34. What is the Result and Type?

    35. The Math class • Math class: contains methods like sqrt and pow • To compute xn, you write Math.pow(x, n) • However, to compute x2 it is significantly more efficient simply to compute x * x • To take the square root of a number, use the Math.sqrt; for example, Math.sqrt(x) Continued…

    36. The Math class • In Java, can be represented as (-b + Math.sqrt(b * b - 4 * a * c)) / (2 * a)

    37. Mathematical Methods in Java

    38. Analyzing an Expression Figure 3:Analyzing an Expression

    39. Self Check • What is the value of 1729 / 100? Of 1729 % 100? Ans: 17 and 29 • Why doesn't the following statement compute the average of s1, s2, and s3? Ans: Only s3 is divided by 3. To get the correct result, use parentheses. Moreover, if s1, s2, and s3 are integers, you must divide by 3.0 to avoid integer division: double average = s1 + s2 + s3 / 3; // Error

    40. Self Check continued… • What is the value of in mathematical notation? Ans: Math.sqrt(Math.pow(x, 2) + Math.pow(y, 2))

    41. Calling Static Methods • A static method does not operate on an object • Static methods are defined inside classes • Naming convention: Classes start with an uppercase letter; objects start with a lowercase letter double x = 4;double root = x.sqrt(); // Error MathSystem.out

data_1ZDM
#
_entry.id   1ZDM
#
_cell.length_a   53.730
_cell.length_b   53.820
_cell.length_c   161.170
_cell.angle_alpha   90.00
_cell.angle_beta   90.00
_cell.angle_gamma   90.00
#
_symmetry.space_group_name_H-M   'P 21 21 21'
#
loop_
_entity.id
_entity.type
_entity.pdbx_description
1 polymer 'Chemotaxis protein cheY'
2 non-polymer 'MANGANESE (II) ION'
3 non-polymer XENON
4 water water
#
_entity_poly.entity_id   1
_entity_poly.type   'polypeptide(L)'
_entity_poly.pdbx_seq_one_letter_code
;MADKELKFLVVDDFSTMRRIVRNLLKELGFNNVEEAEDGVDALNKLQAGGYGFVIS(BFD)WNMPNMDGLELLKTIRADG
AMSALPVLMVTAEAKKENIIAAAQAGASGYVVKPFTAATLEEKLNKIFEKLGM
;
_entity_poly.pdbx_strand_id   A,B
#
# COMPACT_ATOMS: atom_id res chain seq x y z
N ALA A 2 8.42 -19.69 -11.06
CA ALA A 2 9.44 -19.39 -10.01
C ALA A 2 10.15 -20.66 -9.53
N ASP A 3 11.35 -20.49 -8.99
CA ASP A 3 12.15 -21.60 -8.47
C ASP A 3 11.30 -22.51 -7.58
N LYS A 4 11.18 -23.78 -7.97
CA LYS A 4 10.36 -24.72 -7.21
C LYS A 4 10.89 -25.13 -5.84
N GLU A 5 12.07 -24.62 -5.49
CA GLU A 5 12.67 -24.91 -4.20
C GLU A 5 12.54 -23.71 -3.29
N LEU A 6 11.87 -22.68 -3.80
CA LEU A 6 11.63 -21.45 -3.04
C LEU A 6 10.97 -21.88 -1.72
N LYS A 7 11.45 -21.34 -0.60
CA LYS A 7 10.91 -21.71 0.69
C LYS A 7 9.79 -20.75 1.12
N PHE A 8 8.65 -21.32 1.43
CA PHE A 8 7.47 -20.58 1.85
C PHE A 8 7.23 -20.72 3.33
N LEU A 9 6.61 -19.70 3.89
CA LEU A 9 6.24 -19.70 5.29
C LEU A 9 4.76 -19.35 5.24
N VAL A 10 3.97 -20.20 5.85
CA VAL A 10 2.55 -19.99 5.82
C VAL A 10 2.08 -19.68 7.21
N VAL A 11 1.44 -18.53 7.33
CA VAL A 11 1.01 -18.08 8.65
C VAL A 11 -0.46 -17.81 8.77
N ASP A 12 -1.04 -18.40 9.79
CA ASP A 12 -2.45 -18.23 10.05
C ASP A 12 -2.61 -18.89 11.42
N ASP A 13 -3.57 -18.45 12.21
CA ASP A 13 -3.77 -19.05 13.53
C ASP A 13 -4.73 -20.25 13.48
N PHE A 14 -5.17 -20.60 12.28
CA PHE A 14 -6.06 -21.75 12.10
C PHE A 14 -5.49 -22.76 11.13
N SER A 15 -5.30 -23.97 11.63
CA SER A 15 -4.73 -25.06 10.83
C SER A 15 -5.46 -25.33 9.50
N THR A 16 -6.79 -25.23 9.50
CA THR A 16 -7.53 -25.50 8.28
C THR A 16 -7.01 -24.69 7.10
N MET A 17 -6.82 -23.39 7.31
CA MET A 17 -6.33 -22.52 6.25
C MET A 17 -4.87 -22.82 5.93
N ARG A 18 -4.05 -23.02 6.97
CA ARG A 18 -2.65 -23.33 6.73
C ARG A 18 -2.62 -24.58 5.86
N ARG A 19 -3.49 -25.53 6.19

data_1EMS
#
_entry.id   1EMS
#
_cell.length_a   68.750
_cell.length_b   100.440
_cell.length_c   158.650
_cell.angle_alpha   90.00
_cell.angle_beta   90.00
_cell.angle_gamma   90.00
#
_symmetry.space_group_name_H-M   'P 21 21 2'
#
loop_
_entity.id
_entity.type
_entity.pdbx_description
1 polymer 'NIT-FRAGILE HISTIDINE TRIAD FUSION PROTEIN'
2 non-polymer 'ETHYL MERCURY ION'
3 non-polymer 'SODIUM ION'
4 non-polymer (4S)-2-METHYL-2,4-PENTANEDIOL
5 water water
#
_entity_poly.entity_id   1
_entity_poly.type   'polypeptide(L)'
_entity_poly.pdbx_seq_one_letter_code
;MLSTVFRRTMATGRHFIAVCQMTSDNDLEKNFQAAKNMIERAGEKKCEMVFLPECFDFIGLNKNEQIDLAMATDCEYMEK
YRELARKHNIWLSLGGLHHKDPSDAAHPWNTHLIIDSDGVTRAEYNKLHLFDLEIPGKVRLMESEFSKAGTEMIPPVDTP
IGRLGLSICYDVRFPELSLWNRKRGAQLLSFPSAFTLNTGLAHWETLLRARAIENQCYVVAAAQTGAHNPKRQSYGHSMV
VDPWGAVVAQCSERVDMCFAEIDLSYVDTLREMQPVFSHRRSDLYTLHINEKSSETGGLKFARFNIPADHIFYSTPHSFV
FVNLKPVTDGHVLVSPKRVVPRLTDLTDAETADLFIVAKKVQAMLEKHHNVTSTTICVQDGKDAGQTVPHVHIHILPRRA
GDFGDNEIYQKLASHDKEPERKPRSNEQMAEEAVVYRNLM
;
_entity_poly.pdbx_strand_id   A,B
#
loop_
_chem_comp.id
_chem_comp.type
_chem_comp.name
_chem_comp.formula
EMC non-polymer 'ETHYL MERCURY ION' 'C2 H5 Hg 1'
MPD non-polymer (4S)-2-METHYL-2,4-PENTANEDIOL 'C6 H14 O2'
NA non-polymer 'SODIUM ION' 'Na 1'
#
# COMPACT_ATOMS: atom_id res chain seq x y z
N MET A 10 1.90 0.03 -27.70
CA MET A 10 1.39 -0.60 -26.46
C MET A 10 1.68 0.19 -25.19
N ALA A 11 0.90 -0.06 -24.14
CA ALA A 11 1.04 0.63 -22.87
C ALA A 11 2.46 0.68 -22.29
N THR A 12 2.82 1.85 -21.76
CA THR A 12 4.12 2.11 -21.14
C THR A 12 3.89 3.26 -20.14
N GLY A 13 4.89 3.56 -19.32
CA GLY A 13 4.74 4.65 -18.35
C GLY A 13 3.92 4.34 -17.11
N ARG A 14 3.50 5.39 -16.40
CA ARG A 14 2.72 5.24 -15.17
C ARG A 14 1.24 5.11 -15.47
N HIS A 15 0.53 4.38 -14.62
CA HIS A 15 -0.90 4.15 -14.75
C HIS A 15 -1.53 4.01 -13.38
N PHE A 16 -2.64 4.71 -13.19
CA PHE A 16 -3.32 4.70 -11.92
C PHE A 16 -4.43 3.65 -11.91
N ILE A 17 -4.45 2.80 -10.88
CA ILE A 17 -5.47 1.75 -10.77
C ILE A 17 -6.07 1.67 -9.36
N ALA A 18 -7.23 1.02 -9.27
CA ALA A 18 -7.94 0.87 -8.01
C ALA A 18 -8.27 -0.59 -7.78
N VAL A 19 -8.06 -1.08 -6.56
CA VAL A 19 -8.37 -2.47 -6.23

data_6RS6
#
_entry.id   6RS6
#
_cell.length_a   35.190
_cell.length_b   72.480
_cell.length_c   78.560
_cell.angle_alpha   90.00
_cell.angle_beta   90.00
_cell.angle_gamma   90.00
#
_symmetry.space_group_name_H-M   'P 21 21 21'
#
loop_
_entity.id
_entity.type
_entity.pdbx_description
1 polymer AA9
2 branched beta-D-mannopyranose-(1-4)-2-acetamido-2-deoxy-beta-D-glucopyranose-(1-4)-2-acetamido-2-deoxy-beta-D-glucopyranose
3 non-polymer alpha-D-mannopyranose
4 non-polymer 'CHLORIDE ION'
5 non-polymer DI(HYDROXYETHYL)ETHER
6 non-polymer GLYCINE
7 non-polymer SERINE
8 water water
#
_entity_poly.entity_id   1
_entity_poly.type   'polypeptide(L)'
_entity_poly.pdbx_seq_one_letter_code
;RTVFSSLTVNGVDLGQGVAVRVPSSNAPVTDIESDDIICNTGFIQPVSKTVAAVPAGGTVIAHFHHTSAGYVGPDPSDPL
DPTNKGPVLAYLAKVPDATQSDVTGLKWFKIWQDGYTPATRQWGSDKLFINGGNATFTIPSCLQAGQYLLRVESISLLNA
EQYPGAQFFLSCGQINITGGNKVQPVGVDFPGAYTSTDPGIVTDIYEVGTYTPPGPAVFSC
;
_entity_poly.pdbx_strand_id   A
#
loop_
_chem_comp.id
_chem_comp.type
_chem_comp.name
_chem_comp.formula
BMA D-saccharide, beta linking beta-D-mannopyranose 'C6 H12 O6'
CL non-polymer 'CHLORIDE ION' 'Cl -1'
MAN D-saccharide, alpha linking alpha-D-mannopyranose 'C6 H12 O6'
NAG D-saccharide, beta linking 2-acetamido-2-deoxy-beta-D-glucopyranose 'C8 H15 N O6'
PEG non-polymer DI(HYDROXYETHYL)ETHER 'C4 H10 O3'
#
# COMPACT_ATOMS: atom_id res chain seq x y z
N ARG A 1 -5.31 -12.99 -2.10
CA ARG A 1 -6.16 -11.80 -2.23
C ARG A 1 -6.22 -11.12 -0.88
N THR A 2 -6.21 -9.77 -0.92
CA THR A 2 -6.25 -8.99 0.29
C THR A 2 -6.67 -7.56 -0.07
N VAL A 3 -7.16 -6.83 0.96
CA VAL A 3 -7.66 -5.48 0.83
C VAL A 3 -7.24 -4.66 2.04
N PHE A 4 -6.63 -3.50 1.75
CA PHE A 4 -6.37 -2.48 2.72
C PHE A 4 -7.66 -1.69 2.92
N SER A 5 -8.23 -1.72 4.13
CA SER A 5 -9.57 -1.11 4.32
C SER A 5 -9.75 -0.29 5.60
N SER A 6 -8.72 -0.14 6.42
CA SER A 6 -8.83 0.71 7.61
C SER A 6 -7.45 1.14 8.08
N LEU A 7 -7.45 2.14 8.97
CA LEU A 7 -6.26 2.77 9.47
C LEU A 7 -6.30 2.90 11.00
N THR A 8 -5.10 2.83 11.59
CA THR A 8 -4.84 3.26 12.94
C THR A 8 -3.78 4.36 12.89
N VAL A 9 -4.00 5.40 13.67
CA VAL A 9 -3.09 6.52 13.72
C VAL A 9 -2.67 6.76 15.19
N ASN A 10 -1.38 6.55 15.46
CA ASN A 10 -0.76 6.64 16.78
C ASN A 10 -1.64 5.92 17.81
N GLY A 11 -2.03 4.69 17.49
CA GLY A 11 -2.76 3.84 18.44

42. Syntax 4.3: Static Method Call ClassName. methodName(parameters) Example:  Math.sqrt(4) Purpose: To invoke a static method (a method that does not operate on an object) and supply its parameters

    43. Self Check • Why can't you call x.pow(y) to compute xy? Ans: x is a number, not an object, and you cannot invoke methods on numbers • Is the call System.out.println(4) a static method call? Ans: No–the println method is called on the object System.out

    44. Strings • A string is a sequence of characters • Strings are objects of the String class • String constants: • String variables: • String length: • Empty string: "Hello, World!" String message = "Hello, World!"; int n = message.length(); ""

    45. Concatenation • Use the + operator: • If one of the arguments of the + operator is a string, the other is converted to a string String name = "Dave";String message = "Hello, " + name; // message is "Hello, Dave" String a = "Agent";int n = 7;String bond = a + n; // bond is Agent7

    46. Concatenation in Print Statements • Useful to reduce the number of System.out.print instructions versus System.out.print("The total is ");System.out.println(total); System.out.println("The total is " + total);

    47. Converting between Strings and Numbers • Convert to number: • Convert to string: int n = Integer.parseInt(str);double x = Double.parseDouble(x); String str = "" + n;str = Integer.toString(n);

    48. Substrings String greeting = "Hello, World!";String sub = greeting.substring(0, 5); // sub is "Hello" • Supply start and “past the end” position • First position is at 0 Continued… Figure 3:String Positions

    49. Substrings • Substring length is “past the end” - start Figure 4:Extracting a Substring

    50. Self Check • Assuming the String variable s holds the value "Agent", what is the effect of the assignment s = s +s.length()? Ans: s is set to the string Agent5